Starring: Clive Owen, Julianne Moore, Michael Caine, Chiwetel Ejiofor (the Alliance agent in Serenity)
Story: It is the year 2027 and there are no children. Everyone has been infertile for years, the youngest person on Earth is eighteen and the world has descended into despair and chaos. Britain has a totalitarian government which uses immigrants as scapegoats, locking them in cages and then carting them off to ghettos ready for deportation.
Theo Faron (Owen), an apathetic bureaucrat, finds himself caught up with a group of rebels and is persuaded into helping them transport a young female refugee named Kee to freedom. The plan quickly unravels and Theo is forced to become a hapless action-hero in order to keep Kee safe and protect the hope for humanity which she may represent.
Comments: I expected this to be fairly slow and depressing so I was happily surprised by the tension and action. By action I don't mean Bond-style fisticuffs perilously perched on the arm of an enormous crane, I mean trying to jumpstart a car on a muddy hillside to escape a mob of New Age misfits, but it's no less thrilling. It's also easier to empathise with Faron than with Bond. This is the kind of messed up getaway I could attempt. I'm pretty sure I'd remember my shoes, though...
I've had a soft spot for Clive Owen ever since he starred in the live-action cutscenes in Privateer 2. This is odd because he was a bit rubbish in that and the ongoing rise of his career over the years has been something of a mystery. He does well enough here, though, as does Moore during her brief appearance. Michael Caine is Michael Caine as always, just with manky hair this time. There is a slight feeling, however, that the entire cast was the second choice somehow. Only Claire-Hope Ashitey as Kee seems spot on. The film itself is often the star - several lengthy scenes are shot without cuts which gives a gritty immediacy to proceedings.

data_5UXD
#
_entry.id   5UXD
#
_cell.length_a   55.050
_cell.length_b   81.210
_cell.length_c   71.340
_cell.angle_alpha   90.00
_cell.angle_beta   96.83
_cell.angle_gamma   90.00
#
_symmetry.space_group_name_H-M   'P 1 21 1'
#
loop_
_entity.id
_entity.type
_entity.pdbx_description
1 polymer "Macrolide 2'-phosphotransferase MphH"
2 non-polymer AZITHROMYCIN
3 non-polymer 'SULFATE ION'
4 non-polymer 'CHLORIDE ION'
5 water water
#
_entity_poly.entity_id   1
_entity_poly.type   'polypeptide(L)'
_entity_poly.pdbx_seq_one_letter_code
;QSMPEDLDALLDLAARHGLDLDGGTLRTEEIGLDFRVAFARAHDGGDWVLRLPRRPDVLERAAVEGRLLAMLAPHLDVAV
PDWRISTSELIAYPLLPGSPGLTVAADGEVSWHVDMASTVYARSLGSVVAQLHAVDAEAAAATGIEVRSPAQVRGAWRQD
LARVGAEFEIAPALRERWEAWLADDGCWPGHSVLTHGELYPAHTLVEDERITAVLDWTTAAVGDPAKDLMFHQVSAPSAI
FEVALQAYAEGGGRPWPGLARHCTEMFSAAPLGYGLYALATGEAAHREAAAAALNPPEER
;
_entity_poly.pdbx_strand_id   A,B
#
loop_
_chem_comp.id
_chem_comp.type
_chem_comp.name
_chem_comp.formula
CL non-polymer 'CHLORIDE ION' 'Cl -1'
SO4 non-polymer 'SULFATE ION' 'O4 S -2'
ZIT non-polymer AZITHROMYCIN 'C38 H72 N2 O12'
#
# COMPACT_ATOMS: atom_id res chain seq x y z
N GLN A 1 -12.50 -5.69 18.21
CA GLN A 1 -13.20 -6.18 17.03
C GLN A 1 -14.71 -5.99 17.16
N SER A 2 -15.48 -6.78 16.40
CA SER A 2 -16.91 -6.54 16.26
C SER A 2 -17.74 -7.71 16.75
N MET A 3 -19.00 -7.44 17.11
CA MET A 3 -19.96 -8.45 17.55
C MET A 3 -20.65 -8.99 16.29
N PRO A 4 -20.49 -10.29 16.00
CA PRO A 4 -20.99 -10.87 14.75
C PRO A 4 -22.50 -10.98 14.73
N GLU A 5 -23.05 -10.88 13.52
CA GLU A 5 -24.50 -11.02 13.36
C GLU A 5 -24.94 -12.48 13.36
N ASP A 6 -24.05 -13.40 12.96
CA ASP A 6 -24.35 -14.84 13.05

The script attempts to cover difficult subjects such as immigration, faith, despair and loss but the questions asked are often vague and we are left to draw conclusions for ourselves. The plot is similarly hazy, with little explanation of the broader picture and setting. Even the ending requires the viewer to fill in the blanks. All that remains are a couple of assertions: a) Immigrants can offer solutions not problems. b) Children belong to us all and without them there is no future.
There's nothing wrong with this approach but if you like loose ends wrapped up then you're going to be frustrated. Science Fiction tends to start with a well-drawn world which is sometimes almost incidentally populated by characters. Children of Men is about one muddled bloke searching for hope in a world very like our own but blighted by a couple of convenient plot devices. Again, there's nothing wrong with this but just be warned that the movie is more Gattaca than Minority Report. Expect to put in some effort.
Conclusion: Memorable and almost brilliant. Great for shoving in the face of anyone who reckons children are a lifestyle choice or grumbles about having to pay taxes to subsidise the health and welfare of other people's kids. The wealth of a society is in its children.
Inappropriate Footwear: Plenty